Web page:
However, caring for these rare plants can have its challenges and the roses tell their own story of how climate change is affecting the environment. ‘The issue with historic roses is because they only flower once and because of the heat that we get now, the blooms can go over very quickly, it's one of our biggest challenges. Because we are in a walled garden it poses more issues, you have the heat from the walls, the wet spells are causing all sorts of problems and plants are coming up early. One thing I am really noticing is pests and diseases which would not normally survive a cold winter are surviving as we are not having those cold spells like we used to.’

Great British Life: A view down the gardenA view down the garden (Image: National Trust Images/Steve Sayers)

To combat this the garden team undertake soil testing to ensure soil health is at its best, apply organic mulch to retain moisture and have recently teamed up with the Tsegereda garden in Addis Abba, Ethiopia to share information; Michael will be travelling to Africa in September.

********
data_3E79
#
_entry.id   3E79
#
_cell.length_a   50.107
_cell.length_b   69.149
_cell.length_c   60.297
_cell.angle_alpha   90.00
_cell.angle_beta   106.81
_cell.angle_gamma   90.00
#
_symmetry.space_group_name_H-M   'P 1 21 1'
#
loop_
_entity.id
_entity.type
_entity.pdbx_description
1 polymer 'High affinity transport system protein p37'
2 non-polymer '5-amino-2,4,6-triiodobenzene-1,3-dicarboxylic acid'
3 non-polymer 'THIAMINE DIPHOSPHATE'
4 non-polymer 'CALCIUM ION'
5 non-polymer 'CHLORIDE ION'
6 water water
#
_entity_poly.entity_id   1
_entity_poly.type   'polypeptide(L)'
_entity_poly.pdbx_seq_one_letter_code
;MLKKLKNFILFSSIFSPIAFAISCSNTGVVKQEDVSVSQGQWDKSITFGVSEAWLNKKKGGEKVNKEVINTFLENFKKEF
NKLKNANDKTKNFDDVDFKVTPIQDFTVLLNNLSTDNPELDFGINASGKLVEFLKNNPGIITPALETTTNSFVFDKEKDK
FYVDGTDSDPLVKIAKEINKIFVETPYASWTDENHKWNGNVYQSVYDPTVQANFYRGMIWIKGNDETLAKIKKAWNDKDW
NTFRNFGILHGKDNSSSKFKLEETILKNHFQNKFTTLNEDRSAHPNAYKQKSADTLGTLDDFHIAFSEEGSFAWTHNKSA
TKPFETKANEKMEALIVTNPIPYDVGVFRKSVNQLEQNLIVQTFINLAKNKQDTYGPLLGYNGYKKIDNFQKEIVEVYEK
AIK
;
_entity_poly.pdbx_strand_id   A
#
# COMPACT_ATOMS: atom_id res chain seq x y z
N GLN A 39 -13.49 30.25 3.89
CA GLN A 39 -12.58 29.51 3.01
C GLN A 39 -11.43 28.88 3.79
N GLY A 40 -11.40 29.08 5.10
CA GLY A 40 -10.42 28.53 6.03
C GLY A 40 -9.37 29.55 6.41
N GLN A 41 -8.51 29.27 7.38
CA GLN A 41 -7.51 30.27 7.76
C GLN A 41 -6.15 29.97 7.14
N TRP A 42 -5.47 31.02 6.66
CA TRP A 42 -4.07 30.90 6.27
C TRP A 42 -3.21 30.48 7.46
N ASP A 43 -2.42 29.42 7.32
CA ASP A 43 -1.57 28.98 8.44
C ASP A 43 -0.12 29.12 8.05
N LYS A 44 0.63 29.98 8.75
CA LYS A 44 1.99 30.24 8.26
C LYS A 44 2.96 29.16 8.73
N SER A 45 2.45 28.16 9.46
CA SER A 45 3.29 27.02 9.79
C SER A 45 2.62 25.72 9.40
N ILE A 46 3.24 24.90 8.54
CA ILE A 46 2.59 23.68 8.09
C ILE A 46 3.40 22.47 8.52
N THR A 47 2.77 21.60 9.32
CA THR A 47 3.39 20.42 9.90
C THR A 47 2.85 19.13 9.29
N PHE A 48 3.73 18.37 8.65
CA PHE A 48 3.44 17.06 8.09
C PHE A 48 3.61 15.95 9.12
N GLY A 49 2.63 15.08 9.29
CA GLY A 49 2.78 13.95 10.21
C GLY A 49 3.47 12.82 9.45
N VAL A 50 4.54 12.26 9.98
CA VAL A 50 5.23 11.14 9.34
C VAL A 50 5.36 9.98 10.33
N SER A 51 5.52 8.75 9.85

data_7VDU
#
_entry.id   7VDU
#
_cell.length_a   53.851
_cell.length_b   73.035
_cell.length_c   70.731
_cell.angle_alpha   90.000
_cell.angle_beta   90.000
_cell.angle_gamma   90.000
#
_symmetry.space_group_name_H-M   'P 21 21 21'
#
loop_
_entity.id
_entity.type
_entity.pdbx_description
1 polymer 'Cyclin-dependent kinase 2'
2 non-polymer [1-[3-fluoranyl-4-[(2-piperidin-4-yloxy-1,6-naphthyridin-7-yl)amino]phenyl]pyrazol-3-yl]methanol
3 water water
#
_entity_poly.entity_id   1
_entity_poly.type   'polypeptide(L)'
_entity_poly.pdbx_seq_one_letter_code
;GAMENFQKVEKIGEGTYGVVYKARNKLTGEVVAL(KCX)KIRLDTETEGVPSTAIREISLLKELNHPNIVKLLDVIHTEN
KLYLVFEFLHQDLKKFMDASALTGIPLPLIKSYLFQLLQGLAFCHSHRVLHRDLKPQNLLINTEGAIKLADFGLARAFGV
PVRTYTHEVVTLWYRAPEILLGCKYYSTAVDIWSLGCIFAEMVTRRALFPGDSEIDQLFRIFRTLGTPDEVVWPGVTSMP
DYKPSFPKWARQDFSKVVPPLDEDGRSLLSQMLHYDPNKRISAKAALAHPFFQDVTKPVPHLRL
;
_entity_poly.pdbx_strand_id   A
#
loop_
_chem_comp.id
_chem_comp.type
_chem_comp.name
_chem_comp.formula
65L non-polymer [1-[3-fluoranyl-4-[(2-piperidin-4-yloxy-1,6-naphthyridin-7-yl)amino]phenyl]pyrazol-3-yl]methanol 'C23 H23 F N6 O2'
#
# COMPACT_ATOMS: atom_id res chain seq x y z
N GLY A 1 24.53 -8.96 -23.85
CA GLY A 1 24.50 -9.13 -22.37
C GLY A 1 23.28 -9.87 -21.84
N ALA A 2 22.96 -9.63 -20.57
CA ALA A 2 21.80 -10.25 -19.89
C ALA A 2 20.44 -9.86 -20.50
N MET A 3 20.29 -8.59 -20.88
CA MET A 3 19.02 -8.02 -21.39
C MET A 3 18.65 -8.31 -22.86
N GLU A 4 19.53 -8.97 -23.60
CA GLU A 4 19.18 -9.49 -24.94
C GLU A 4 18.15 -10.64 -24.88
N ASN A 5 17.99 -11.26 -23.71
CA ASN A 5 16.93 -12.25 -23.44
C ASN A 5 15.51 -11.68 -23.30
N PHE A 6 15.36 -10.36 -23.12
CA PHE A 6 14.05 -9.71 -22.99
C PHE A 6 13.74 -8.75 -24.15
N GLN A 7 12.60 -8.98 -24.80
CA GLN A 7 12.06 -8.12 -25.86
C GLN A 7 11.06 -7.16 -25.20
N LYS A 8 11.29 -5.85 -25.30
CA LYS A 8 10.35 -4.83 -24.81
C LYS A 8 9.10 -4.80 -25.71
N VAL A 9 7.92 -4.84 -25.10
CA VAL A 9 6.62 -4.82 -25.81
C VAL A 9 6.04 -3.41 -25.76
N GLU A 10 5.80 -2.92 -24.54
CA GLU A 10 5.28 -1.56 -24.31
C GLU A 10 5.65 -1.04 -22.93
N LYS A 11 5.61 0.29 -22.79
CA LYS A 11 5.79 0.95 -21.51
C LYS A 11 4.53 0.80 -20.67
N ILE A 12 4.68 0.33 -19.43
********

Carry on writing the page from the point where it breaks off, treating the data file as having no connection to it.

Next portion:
‘The National Trust are part of the International National Trusts Organisation (INTO). A worldwide organisation committed to protecting cultural and natural heritage globally. INTO were helping the Tsegereda garden in Addis Abba and suggested it twinned with Mottisfont and Hinton Ampner. It will allow us to share the global effects of climate change and what impact it is having in Ethiopia as well as the UK. We have both been sharing our knowledge with the Tsegereda garden team and feel that it is a good opportunity to go over to Ethiopia and work with the university. It’s going to be an eye-opening experience and will hopefully work well with the team in Addis.